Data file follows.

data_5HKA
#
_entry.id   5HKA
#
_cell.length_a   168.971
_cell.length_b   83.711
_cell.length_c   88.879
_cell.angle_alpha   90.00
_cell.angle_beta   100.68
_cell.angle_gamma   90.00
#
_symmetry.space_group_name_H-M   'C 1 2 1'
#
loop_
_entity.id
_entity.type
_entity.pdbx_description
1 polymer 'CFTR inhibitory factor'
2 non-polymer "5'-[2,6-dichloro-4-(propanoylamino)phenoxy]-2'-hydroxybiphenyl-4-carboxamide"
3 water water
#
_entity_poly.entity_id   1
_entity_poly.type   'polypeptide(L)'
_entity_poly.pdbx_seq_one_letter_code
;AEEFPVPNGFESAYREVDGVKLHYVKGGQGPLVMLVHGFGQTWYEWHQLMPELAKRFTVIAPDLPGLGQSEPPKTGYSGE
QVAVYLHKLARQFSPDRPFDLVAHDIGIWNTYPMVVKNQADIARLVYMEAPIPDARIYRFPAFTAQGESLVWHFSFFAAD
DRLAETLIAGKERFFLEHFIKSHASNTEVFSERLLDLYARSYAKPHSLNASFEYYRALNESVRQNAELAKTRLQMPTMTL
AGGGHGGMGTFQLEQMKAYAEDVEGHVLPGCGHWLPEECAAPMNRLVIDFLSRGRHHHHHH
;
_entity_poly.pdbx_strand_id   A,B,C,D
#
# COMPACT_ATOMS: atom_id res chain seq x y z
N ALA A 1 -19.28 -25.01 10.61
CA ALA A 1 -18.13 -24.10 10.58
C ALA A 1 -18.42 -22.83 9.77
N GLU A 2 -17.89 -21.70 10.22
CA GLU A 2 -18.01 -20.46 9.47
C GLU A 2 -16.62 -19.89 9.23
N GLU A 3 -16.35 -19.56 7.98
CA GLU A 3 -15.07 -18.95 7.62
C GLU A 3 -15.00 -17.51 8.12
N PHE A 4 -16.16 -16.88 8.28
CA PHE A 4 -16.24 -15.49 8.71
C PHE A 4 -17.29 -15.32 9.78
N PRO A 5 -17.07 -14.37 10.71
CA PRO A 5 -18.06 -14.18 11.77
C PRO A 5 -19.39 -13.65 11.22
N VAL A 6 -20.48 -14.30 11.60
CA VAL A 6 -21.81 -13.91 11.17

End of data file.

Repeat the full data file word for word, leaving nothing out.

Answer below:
data_5HKA
#
_entry.id   5HKA
#
_cell.length_a   168.971
_cell.length_b   83.711
_cell.length_c   88.879
_cell.angle_alpha   90.00
_cell.angle_beta   100.68
_cell.angle_gamma   90.00
#
_symmetry.space_group_name_H-M   'C 1 2 1'
#
loop_
_entity.id
_entity.type
_entity.pdbx_description
1 polymer 'CFTR inhibitory factor'
2 non-polymer "5'-[2,6-dichloro-4-(propanoylamino)phenoxy]-2'-hydroxybiphenyl-4-carboxamide"
3 water water
#
_entity_poly.entity_id   1
_entity_poly.type   'polypeptide(L)'
_entity_poly.pdbx_seq_one_letter_code
;AEEFPVPNGFESAYREVDGVKLHYVKGGQGPLVMLVHGFGQTWYEWHQLMPELAKRFTVIAPDLPGLGQSEPPKTGYSGE
QVAVYLHKLARQFSPDRPFDLVAHDIGIWNTYPMVVKNQADIARLVYMEAPIPDARIYRFPAFTAQGESLVWHFSFFAAD
DRLAETLIAGKERFFLEHFIKSHASNTEVFSERLLDLYARSYAKPHSLNASFEYYRALNESVRQNAELAKTRLQMPTMTL
AGGGHGGMGTFQLEQMKAYAEDVEGHVLPGCGHWLPEECAAPMNRLVIDFLSRGRHHHHHH
;
_entity_poly.pdbx_strand_id   A,B,C,D
#
# COMPACT_ATOMS: atom_id res chain seq x y z
N ALA A 1 -19.28 -25.01 10.61
CA ALA A 1 -18.13 -24.10 10.58
C ALA A 1 -18.42 -22.83 9.77
N GLU A 2 -17.89 -21.70 10.22
CA GLU A 2 -18.01 -20.46 9.47
C GLU A 2 -16.62 -19.89 9.23
N GLU A 3 -16.35 -19.56 7.98
CA GLU A 3 -15.07 -18.95 7.62
C GLU A 3 -15.00 -17.51 8.12
N PHE A 4 -16.16 -16.88 8.28
CA PHE A 4 -16.24 -15.49 8.71
C PHE A 4 -17.29 -15.32 9.78
N PRO A 5 -17.07 -14.37 10.71
CA PRO A 5 -18.06 -14.18 11.77
C PRO A 5 -19.39 -13.65 11.22
N VAL A 6 -20.48 -14.30 11.60
CA VAL A 6 -21.81 -13.91 11.17